I jumped into it head first as I usually do with a new toy. It was high tech, so in my mind it had to be accurate. The Pilsner that I brewed with it came out perfectly, both original gravity and terminal gravity (this is where I was lucky). The second beer I brewed with it was my first wedding hefeweisen (now the Hopfen Weiss). At first, I had just thought the original gravity was extremely low because the flaked wheat I had used turned into a giant ball while brewing. The fermentation went pretty well, so I ended up with a nice summer, hoppy, low alcohol content wheat beer that would be perfect for the BBQ. I couldn't complain too much.
The third batch I did was perfect (or so I thought). I used malted wheat instead of flaked wheat and I hit all of my temperatures right on with the temp gun. There was only one problem: my original gravity was low, meaning my efficiency was way off just like the Hopfen Weiss. There had to be something in common with these two batches, and my thoughts started to turn towards my IR Temp Gun.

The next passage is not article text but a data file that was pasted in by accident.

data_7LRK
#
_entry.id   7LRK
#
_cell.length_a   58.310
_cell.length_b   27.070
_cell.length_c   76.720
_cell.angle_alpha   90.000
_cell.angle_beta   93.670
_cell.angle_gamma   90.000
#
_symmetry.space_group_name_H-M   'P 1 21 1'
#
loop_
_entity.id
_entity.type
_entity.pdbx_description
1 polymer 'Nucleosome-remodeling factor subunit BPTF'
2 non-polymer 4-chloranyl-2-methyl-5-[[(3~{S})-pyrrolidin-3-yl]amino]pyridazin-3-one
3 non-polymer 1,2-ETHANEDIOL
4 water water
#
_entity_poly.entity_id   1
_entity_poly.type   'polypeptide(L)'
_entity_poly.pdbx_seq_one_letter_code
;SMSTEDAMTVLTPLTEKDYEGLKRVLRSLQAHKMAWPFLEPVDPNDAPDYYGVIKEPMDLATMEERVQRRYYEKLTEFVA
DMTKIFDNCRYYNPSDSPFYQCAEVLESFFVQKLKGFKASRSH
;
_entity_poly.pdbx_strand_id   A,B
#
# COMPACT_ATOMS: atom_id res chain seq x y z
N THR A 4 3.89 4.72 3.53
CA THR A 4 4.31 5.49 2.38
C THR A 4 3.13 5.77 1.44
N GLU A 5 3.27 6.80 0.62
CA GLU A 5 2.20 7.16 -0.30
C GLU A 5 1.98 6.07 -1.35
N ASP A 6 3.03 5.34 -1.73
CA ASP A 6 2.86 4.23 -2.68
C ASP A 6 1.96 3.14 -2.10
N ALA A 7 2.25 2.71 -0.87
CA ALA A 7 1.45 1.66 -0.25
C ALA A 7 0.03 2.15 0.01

Naturally, I turned to my engineering background and had to perform some experiments regarding my temperature gun. Over the course of three brew sessions, I took temperature readings with both my normal thermometer and the gun: at my pre mash water temperature, mash in, mash out, and my sparge water, always aiming for the same target temperature. Although I cannot say that after my initial discovery that I was shocked by these results, I was surprised that over the temperature span the deviation between the two devices changed.
|Red is a normal dial thermometer, and blue is the IR thermometer.|
Primary: Honey Dunkelweisen
Secondary: Hefeweisen 2 (Honeyweisen), Honey Toasted Oat Brown Ale, Wedding IPA
Total for 2011: 53 Gallons